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Friday, March 15, 2013

"The Briarpatch Gospel" (Shayne Wheeler)

TITLE: The Briarpatch Gospel: Fearlessly Following Jesus into the Thorny Places
AUTHOR: Shayne Wheeler
PUBLISHER: Carol Stream, IL: Tyndale Momentum, 2013, (186 pages).

What is a BriarPatch Gospel? It is a place of spiritual dryness or darkness, where instead of the promised faith, joy, and hope, there is that doubt, despair, and discouraging spiritual life. It is a place where the blues seem to take over the skies of bloom, covering it with dark clouds of gloom. The types of people who enter the briarpatch include those who are often ostracized for their sexual orientations, as social outcasts, the depressed, sinners, the marginalized, and those struggling to spring out of the boredom-crisis pendulum. Even in churches, there are many who feel worn out or utterly discouraged for whatever reasons. Take heart. If you are in any of these situations, do not let your hearts be troubled. For if you are a Christian, Jesus will be calling you into the briarpatch. He wants to love us and to heal us. Then he wants to send us into the world to do the same for others. Wheeler reminds us that regardless of our spiritual conditions, rain or shine, thorny or comfy, Jesus will be right there with us. Wheeler deals with two types of briarpatch conditions. The first is external, like home which is where we feel welcome. It is a place where we feel accepted even though we fall short on many fronts. It is a place where we can freely connect without having to sign our names in the blood of commitment. Home is where visitors and strangers will not feel like visitors or strangers, but as family. Instead of abandoning or avoiding friendship with people who are different from us, we address the differences and try to accept one another as best as we can. The way of love is how Jesus accepts people as they are.

The second kind of briarpatch is internal. How possessive are we about our material possessions? Have we shared well with the poor? What is the place of money in our lives? Are we putting relationships above accumulation of things? Inner briarpatches also exist as doubts. How do we deal with pressing questions of faith when there seems to be no answers? Even the early disciples were stunned when Jesus, their Teacher and Master was killed. The sad thing is that many Christians not only allow their doubts to linger without being addressed. As a result, many fail to grow. Like the character Eustace in The Voyage of the Dawn Trreader, one needs to undress the dragon scales, to be freed and naked before God. Let God heal us, and make us whole. God wants to change us from the inside out, if we let him.

While the first two parts of the book deal with the external and internal briarpatches of one's life, the third part helps to show us how God can build us up in the midst of journey through the parched land. There is a trajectory of hope. There is the promise of God who is trustworthy and true. God will shape us. God will use us to shape others. Wheeler shares about how reaching out to others has reaped much spiritual dividends and encouragement for him and his church. About a Mr Buford who murdered the man who raped his wife. Even in his brokenness, Buford found Christ. He found faith. Another story is about a man who was just released from prison. He was jailed for drug offenses. What is the meaning of Jesus in the midst of such brokenness. Wheeler helps us realize that life is complicated. Jesus died for all people, not just those who are nicely dressed on Sundays, live a respectable life, and holds a decent job.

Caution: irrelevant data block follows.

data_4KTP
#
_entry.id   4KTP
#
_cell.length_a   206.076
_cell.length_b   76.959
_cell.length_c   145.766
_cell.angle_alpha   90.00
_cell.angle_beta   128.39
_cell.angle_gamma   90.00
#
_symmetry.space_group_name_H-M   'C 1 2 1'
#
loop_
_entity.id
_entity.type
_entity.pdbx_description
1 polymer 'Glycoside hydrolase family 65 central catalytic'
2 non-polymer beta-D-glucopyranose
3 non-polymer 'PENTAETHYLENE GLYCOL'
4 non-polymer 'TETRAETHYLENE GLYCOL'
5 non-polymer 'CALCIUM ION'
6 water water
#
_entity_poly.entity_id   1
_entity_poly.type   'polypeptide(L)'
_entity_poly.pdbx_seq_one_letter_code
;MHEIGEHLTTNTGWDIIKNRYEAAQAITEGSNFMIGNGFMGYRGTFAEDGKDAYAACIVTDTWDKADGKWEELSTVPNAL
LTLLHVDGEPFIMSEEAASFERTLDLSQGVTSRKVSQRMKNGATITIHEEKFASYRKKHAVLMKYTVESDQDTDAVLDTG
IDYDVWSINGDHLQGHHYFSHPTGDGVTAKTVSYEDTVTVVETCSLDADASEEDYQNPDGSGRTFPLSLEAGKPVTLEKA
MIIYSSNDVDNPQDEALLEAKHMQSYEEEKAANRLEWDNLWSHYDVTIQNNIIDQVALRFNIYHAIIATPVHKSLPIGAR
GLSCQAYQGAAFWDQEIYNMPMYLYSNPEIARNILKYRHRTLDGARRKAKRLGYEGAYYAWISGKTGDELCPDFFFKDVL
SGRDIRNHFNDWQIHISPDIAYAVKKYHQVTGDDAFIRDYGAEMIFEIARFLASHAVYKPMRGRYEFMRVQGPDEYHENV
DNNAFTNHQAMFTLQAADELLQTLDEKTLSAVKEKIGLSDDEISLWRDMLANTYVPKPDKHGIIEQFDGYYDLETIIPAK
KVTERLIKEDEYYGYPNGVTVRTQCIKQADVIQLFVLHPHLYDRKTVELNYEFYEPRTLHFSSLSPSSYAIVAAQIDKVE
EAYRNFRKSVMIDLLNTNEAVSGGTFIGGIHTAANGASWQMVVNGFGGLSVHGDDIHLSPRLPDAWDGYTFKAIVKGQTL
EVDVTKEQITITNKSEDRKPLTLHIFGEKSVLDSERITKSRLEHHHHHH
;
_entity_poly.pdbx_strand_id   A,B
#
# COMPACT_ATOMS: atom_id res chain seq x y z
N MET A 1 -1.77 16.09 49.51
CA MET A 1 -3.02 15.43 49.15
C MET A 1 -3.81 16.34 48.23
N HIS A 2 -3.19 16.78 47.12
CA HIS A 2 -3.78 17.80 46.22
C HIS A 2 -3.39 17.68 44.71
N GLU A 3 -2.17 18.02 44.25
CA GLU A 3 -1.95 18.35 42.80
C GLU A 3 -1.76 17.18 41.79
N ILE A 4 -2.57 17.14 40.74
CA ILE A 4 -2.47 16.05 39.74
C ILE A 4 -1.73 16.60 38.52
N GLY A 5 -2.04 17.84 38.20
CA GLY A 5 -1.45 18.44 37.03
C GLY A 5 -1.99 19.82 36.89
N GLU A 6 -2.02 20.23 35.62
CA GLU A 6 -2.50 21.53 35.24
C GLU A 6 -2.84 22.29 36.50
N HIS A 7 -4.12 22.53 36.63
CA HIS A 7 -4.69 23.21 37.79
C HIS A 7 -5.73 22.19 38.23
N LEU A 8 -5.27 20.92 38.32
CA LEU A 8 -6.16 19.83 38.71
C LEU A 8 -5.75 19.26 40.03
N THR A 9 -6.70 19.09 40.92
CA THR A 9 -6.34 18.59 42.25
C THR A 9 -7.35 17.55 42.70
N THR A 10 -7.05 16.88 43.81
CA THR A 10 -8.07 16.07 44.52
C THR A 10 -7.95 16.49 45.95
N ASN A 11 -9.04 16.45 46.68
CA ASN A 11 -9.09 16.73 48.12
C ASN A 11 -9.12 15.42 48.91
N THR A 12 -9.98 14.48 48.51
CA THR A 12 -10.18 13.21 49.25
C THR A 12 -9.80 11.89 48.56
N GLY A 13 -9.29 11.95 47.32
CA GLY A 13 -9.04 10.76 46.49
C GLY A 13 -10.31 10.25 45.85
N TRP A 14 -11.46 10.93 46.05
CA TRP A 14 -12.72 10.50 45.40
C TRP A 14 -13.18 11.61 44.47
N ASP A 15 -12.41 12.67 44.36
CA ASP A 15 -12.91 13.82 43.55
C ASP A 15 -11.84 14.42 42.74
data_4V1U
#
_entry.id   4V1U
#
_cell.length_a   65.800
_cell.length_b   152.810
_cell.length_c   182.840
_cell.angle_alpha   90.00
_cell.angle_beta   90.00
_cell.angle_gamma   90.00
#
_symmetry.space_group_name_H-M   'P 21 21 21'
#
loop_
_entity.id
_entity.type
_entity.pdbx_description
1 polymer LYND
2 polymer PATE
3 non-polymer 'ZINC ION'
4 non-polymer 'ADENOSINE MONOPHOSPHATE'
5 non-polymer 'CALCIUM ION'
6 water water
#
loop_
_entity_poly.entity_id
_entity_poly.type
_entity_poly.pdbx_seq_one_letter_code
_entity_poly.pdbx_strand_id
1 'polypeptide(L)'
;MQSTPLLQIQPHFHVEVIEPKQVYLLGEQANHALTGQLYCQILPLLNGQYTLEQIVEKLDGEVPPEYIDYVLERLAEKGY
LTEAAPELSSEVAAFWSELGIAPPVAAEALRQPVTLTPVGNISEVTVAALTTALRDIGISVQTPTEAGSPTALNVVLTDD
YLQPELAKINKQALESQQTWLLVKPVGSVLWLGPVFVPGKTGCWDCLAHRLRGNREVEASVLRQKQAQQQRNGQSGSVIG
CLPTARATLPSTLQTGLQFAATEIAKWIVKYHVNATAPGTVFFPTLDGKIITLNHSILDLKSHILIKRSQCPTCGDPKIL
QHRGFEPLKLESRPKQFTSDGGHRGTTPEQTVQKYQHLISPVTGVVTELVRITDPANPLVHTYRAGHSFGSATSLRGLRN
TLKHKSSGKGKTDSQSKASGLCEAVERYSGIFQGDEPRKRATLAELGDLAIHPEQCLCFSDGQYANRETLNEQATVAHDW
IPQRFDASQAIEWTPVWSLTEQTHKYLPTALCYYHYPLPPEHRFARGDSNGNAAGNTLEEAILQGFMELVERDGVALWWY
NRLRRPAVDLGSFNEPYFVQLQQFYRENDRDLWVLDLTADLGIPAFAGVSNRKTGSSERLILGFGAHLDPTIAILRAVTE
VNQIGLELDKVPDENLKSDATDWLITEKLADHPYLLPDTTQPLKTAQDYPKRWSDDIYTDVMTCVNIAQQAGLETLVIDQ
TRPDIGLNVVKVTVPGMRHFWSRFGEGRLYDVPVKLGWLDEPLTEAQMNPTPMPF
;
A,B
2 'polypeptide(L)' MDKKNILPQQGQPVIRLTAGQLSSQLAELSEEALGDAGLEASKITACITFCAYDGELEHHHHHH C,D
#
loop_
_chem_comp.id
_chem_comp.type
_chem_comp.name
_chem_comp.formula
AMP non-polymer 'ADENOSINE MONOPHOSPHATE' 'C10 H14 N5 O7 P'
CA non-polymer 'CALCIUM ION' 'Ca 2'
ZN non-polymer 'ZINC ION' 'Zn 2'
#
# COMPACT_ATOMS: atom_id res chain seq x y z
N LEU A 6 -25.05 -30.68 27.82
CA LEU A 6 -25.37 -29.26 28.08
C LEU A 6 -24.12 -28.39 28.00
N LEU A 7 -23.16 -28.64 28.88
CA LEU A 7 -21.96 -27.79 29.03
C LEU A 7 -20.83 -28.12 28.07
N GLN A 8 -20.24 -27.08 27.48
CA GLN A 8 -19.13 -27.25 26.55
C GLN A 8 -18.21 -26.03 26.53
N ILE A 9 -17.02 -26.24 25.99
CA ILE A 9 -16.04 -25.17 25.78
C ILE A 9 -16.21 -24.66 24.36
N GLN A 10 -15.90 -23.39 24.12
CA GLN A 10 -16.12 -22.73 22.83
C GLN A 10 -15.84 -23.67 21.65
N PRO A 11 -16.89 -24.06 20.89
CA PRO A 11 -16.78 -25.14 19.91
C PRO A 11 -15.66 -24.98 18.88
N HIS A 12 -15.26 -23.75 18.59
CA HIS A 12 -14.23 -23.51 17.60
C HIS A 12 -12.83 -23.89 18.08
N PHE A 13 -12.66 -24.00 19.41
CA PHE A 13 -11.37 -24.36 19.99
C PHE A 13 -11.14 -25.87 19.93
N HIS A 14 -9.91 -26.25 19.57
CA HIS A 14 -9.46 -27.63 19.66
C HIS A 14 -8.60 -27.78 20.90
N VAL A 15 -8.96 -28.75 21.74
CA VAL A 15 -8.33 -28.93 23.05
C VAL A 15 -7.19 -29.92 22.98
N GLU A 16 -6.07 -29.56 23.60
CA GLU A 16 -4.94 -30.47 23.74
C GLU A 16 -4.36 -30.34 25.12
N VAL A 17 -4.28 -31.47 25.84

Without the rain, we cannot see the rainbow. Without recognizing the briarpatches of our own lives, we deceive ourselves. Without learning to grow in spite of these spiritual dryness, we will not bear fruit. Transformation begins when we realize it is all grace. Grace is free. Grace is radically free. Grace is given to us. Grace is in the person of Christ. Yet, it is also an invitation to us to accept. We are not force to take it. How does a transformed briarpatch pilgrim look like?

According to Wheeler, he will be living out heaven's reality on earth. He will embody the life and presence of Christ in his work and his relationships. He will be "ambassadors of grace and mercy." He will be praying and hoping that God's kingdom will come soon, and make not just one, but all things new.

Shayne Wheeler has written a very sensitive book. It reaches out to the down and out, the marginalized in society. It also touches the emotionally down or the spiritually outcast. In doing so, he strikes a chord with many who are going through rough times right now. In some way, this is not exactly a typical feel-good kind of an inspirational that charges one up to storm the battlefield. There is something more subtle in the way that it motivates readers. This is the goal of the whole book, which is worth quoting:

"As we enter the briarpatch of our tangled, fallen world, we take the presence of Jesus with us, and we find that he is already there, in the midst of the thorns and thistles, preparing the way for restoration, reconciliation, and redemption." (Shayne Wheeler, p171)
The gospel is bigger, way bigger than any briarpatch.

Rating: 5 stars of 5.


This book is provided to me free by Tyndale House Publishers and NetGalley without any obligation for a positive review. All opinions offered above are mine unless otherwise stated or implied.

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